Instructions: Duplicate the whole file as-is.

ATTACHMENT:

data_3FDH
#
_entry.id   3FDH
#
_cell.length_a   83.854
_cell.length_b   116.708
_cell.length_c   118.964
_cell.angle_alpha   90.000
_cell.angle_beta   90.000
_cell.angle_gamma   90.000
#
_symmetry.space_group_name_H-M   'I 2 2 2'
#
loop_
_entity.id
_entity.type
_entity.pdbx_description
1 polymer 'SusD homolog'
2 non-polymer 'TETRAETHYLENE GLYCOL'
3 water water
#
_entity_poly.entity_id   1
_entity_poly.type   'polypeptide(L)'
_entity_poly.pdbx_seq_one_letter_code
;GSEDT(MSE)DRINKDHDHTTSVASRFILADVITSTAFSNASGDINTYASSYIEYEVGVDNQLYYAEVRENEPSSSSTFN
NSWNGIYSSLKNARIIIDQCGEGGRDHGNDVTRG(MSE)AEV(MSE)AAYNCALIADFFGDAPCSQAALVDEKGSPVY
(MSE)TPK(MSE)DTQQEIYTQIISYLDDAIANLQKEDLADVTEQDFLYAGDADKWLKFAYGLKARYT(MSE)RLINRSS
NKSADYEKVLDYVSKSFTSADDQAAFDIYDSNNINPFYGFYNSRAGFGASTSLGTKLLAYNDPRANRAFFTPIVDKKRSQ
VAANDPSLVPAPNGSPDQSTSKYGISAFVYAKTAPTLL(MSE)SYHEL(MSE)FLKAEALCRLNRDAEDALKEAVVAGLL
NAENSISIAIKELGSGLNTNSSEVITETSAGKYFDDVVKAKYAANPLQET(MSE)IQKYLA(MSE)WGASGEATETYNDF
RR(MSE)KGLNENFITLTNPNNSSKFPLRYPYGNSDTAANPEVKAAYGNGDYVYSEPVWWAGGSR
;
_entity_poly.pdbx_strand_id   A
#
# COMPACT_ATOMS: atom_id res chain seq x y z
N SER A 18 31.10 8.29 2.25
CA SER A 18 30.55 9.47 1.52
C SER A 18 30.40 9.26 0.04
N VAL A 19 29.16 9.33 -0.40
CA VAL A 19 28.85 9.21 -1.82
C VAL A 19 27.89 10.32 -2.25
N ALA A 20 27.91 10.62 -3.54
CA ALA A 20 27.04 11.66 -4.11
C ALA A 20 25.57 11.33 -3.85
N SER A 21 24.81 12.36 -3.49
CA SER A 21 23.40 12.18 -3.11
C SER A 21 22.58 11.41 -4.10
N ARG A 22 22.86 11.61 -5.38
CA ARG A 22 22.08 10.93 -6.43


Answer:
data_3FDH
#
_entry.id   3FDH
#
_cell.length_a   83.854
_cell.length_b   116.708
_cell.length_c   118.964
_cell.angle_alpha   90.000
_cell.angle_beta   90.000
_cell.angle_gamma   90.000
#
_symmetry.space_group_name_H-M   'I 2 2 2'
#
loop_
_entity.id
_entity.type
_entity.pdbx_description
1 polymer 'SusD homolog'
2 non-polymer 'TETRAETHYLENE GLYCOL'
3 water water
#
_entity_poly.entity_id   1
_entity_poly.type   'polypeptide(L)'
_entity_poly.pdbx_seq_one_letter_code
;GSEDT(MSE)DRINKDHDHTTSVASRFILADVITSTAFSNASGDINTYASSYIEYEVGVDNQLYYAEVRENEPSSSSTFN
NSWNGIYSSLKNARIIIDQCGEGGRDHGNDVTRG(MSE)AEV(MSE)AAYNCALIADFFGDAPCSQAALVDEKGSPVY
(MSE)TPK(MSE)DTQQEIYTQIISYLDDAIANLQKEDLADVTEQDFLYAGDADKWLKFAYGLKARYT(MSE)RLINRSS
NKSADYEKVLDYVSKSFTSADDQAAFDIYDSNNINPFYGFYNSRAGFGASTSLGTKLLAYNDPRANRAFFTPIVDKKRSQ
VAANDPSLVPAPNGSPDQSTSKYGISAFVYAKTAPTLL(MSE)SYHEL(MSE)FLKAEALCRLNRDAEDALKEAVVAGLL
NAENSISIAIKELGSGLNTNSSEVITETSAGKYFDDVVKAKYAANPLQET(MSE)IQKYLA(MSE)WGASGEATETYNDF
RR(MSE)KGLNENFITLTNPNNSSKFPLRYPYGNSDTAANPEVKAAYGNGDYVYSEPVWWAGGSR
;
_entity_poly.pdbx_strand_id   A
#
# COMPACT_ATOMS: atom_id res chain seq x y z
N SER A 18 31.10 8.29 2.25
CA SER A 18 30.55 9.47 1.52
C SER A 18 30.40 9.26 0.04
N VAL A 19 29.16 9.33 -0.40
CA VAL A 19 28.85 9.21 -1.82
C VAL A 19 27.89 10.32 -2.25
N ALA A 20 27.91 10.62 -3.54
CA ALA A 20 27.04 11.66 -4.11
C ALA A 20 25.57 11.33 -3.85
N SER A 21 24.81 12.36 -3.49
CA SER A 21 23.40 12.18 -3.11
C SER A 21 22.58 11.41 -4.10
N ARG A 22 22.86 11.61 -5.38
CA ARG A 22 22.08 10.93 -6.43